The series was adapted for the US market by HBO under the name In Treatment with Gabriel Byrne in the lead role. By 2008 Dayan had acted in TV series episodes. Dayan directed 16 films. In 1976 he directed Giv'at Halfon Eina Ona, a comedy about a group of military reservists in the Sinai. In 1992, he directed Life According to Agfa, portraying life in a Tel Aviv pub; the film was nominated for the Golden Bear at the 43rd Berlin International Film Festival and won an Honorable Mention. In 1999, he was a member of the jury at the 49th Berlin International Film Festival. Dayan won the Israeli Academy Award as Best Actor for Mr. Baum. In 1998, he received a lifetime achievement award at the Jerusalem International Film Festival, his role in Time of Favor was acclaimed by Israeli critics as his best screen role of his career. Israeli cinema Israeli television Culture of Israel Assi Dayan on IMDb Assi Dayan at Find a Grave Assi Dayan bio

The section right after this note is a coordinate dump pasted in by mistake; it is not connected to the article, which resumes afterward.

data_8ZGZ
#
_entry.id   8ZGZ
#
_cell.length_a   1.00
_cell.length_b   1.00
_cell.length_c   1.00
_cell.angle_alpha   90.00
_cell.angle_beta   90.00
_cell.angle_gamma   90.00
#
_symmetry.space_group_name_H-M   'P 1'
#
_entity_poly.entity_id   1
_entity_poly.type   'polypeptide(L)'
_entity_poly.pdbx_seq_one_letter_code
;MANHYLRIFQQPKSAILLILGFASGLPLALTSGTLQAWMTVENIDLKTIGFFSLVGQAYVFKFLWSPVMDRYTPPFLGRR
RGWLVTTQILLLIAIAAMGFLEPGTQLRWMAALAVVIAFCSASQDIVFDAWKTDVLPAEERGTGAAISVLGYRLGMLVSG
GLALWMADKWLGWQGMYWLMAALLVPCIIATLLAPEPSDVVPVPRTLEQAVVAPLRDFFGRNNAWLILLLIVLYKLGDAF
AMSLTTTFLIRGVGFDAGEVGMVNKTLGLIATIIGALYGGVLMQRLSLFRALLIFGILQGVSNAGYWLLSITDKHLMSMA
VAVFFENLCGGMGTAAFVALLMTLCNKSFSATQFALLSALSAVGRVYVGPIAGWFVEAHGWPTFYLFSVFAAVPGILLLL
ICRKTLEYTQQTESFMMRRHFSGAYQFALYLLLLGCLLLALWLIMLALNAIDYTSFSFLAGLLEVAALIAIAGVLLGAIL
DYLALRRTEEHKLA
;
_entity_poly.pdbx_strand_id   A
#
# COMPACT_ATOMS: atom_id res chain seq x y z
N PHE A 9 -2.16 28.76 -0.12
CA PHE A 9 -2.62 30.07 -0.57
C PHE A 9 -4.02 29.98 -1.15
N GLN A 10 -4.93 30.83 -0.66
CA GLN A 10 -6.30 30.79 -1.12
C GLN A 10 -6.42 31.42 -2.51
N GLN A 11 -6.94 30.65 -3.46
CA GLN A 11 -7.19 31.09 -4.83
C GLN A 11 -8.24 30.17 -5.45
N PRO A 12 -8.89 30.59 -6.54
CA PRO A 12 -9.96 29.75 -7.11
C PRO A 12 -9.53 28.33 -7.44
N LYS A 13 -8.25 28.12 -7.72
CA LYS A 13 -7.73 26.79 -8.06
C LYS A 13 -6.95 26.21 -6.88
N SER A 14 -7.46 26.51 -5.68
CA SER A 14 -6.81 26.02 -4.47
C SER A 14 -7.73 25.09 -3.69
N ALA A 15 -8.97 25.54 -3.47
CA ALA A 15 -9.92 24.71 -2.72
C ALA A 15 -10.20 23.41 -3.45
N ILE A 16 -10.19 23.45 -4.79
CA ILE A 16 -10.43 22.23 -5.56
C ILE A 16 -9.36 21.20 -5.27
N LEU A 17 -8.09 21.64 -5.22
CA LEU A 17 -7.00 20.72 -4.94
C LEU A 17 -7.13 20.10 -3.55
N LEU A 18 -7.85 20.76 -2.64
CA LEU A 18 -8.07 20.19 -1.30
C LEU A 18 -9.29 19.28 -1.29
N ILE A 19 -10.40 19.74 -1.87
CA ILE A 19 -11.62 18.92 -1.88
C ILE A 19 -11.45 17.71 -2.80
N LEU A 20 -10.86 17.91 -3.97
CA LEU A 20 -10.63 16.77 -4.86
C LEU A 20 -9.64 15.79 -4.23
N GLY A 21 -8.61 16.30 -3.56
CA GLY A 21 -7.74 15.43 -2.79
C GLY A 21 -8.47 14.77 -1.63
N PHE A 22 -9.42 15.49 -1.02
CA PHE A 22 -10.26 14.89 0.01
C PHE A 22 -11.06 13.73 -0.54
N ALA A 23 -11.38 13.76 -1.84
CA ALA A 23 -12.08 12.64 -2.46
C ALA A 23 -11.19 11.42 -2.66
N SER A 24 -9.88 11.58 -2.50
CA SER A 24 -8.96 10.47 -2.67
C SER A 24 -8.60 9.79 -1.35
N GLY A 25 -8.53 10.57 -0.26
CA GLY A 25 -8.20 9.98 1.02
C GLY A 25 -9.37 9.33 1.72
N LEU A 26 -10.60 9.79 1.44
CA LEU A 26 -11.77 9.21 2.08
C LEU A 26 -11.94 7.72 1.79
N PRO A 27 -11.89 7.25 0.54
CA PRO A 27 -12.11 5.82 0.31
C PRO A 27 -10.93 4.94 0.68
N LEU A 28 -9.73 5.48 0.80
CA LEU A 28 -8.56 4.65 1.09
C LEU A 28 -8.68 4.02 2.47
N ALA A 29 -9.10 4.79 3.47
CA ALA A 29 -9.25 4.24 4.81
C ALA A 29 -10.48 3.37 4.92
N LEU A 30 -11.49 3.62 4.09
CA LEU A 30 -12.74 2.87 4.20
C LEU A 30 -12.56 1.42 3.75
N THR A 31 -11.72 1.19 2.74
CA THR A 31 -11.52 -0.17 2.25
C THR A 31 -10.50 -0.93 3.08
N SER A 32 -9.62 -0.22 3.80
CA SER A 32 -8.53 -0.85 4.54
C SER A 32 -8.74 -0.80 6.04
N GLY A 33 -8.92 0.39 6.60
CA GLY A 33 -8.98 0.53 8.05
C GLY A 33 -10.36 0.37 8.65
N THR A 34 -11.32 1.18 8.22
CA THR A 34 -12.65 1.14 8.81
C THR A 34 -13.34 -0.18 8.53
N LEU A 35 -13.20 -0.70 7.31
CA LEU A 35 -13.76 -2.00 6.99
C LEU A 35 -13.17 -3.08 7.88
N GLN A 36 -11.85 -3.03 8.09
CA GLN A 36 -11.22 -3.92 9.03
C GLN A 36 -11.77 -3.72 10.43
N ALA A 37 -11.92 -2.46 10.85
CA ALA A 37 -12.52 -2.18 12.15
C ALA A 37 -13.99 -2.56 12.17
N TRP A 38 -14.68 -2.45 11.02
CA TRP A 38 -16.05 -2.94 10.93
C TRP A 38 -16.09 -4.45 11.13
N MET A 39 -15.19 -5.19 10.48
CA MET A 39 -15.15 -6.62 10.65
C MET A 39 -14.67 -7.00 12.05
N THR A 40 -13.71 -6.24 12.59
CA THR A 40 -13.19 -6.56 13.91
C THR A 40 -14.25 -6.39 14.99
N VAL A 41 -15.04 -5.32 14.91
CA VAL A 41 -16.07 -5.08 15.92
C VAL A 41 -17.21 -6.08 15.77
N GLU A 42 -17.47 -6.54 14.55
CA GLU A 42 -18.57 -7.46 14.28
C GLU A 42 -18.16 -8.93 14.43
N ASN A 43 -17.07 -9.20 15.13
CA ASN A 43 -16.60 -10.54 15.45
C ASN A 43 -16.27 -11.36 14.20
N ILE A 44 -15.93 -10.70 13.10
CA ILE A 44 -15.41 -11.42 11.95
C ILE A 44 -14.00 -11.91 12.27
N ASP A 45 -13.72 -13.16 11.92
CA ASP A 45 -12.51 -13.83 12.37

Bar-Ilan University is a public research university in the city of Ramat Gan in the Tel Aviv District, Israel. Established in 1955, Bar Ilan is Israel's second-largest academic institution, it has 1,350 faculty members. The university aims to "blend tradition with modern technologies and scholarship, teach the compelling ethics of Jewish heritage to all … to synthesize the ancient and modern, the sacred and the material, the spiritual and the scientific". Bar-Ilan University has Jewish-American roots: It was conceived in Atlanta in a meeting of the American Mizrahi organization in 1950, was founded by Professor Pinkhos Churgin, an American Orthodox rabbi and educator; when it was opened in 1955, it was described by The New York Times "as Cultural Link Between the Republic and America". The university was named for Rabbi Meir Bar-Ilan, a Religious Zionist leader who served as the inspiration for its establishment. Although he was trained in Orthodox seminaries in Berlin, he believed there was a need for an institution providing a dual curriculum of secular academic studies and religious Torah studies.